World US, Afghan forces killed 33 civilians in self-defence: NATO

11:51  12 january  2017
11:51  12 january  2017 Source:   AFP

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The Afghan cabinet initially put the toll at 33 , but revised it downward for some unknown reason. The three buses were traveling along the road together in broad daylight, carrying a total of 42 people, all of them civilians , when US Special Forces ordered an attack on them, assuming they were carrying “insurgents” and calling in an air strike. Afghanistan ’s cabinet condemned the attack as “unjustifiable” and has promised to launch a joint investigation into the killings with NATO .

Despite the US ’ claims of self - defence and terrorist eradication, it can be argued that the NATO invasion of Afghanistan in October 2001 was not legal under international law. However, the issue of self - defence could be raised by the Afghan people themselves, as resistance against NATO forces and their perceived aggression could in itself equate to individual self - defence , countering the collective, national self - defence that the US claimed.

Errant air strikes contributed to a 42 percent jump last year in casualties caused by pro-government forces compared to last year, according to the UN © Provided by AFP Errant air strikes contributed to a 42 percent jump last year in casualties caused by pro-government forces compared to last year, according to the UN

NATO confirmed Thursday that US forces in Afghanistan killed 33 Afghan citizens "in self-defence" in Kunduz last year in a single incident highlighting civilian casualties, one of the most contentious issues of the 15-year campaign.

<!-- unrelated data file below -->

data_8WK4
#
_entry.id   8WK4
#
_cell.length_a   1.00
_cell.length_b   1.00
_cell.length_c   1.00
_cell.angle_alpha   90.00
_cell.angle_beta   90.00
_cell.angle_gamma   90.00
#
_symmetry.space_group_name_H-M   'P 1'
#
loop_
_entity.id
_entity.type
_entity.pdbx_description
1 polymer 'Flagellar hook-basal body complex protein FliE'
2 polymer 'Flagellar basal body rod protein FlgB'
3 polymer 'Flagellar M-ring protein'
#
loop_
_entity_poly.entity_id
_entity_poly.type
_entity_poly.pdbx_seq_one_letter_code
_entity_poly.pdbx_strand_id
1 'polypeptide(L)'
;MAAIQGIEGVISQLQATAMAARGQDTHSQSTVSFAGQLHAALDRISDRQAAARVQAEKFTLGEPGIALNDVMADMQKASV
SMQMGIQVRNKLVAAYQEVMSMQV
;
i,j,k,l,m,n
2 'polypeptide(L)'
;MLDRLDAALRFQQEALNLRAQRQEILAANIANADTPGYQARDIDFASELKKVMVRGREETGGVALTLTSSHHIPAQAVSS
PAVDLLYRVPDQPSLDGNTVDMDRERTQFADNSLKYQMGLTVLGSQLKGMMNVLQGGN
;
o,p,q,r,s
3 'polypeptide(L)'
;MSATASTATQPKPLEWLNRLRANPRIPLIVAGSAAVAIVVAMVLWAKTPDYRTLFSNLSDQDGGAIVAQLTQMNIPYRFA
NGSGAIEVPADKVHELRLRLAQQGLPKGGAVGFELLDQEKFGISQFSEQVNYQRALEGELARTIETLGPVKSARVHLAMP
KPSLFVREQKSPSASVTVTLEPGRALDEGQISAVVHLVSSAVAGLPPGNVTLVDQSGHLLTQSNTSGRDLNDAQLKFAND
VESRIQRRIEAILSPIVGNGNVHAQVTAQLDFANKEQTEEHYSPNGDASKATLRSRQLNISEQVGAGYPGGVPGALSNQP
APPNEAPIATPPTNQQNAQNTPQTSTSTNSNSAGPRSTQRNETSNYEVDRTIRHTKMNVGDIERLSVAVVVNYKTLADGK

The incident on November 3 saw US and Afghan troops call for air reinforcement as they engaged with Taliban forces hiding in civilian houses in a village in the volatile northern province.

Civilian men, women and children were "likely inside the buildings from which the Taliban were firing", the report said. Two US forces and three Afghan commandos also died in the firing.

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The US - NATO forces ’ indiscriminate killing of unarmed, civilians — wedding parties, mayors and many, many children — has been condemned by the UN and the Afghanistan Independent Human Rights Commission (AIHRC). AIHRC reported in September that civilians are killed in most US operations, and that 98% of civilian casualties caused by coalition forces in Afghanistan are “intentional”. “ War criminals” is how it described the occupying forces . Just 3% of Afghan women are literate and infant mortality is now among the highest in the world.

Afghan officials: At least 2 Afghan civilians killed by roadside bomb in eastern Laghman province - AP. Read more on The planned partial withdrawal of U . S . troops from Afghanistan , as well as NATO troops, and the transfer of many combat roles from NATO forces to the Afghan security forces occurred between 2011 and 2014. A bilateral security agreement was signed between the US and Afghanistan that would allow NATO troops to remain after the withdrawal date in an advisory and counter-terrorism capacity.

The civilian deaths sparked outrage at the time, with victims' relatives parading the mutilated bodies of dead children piled into open trucks through the streets of Kunduz city.

"The investigation determined, regretfully, that 33 civilians were killed and 27 others wounded," NATO's Afghan mission Resolute Support said in a statement.

"To defend themselves and Afghan forces, US forces returned fire in self-defence at Taliban who were using civilian houses as firing positions," the statement added.

"Regardless of the circumstances, I deeply regret the loss of innocent lives," said General John Nicholson, commander of US forces – Afghanistan.

The United Nations has also launched an investigation, calling any loss of civilian life "unacceptable", with its findings due to be released by the end of this month.

The carnage underscored worsening insecurity after the Taliban in October 2016 overran Kunduz city for the second time in a year, as NATO-backed Afghan forces struggle to rein in the insurgents.

Civilian casualties caused by NATO forces have been one of the most divisive issues in the 15-year battle against the insurgents, prompting strong public and government criticism.

Errant air strikes contributed to a 42 percent jump last year in casualties caused by pro-government forces compared to last year, according to the UN.

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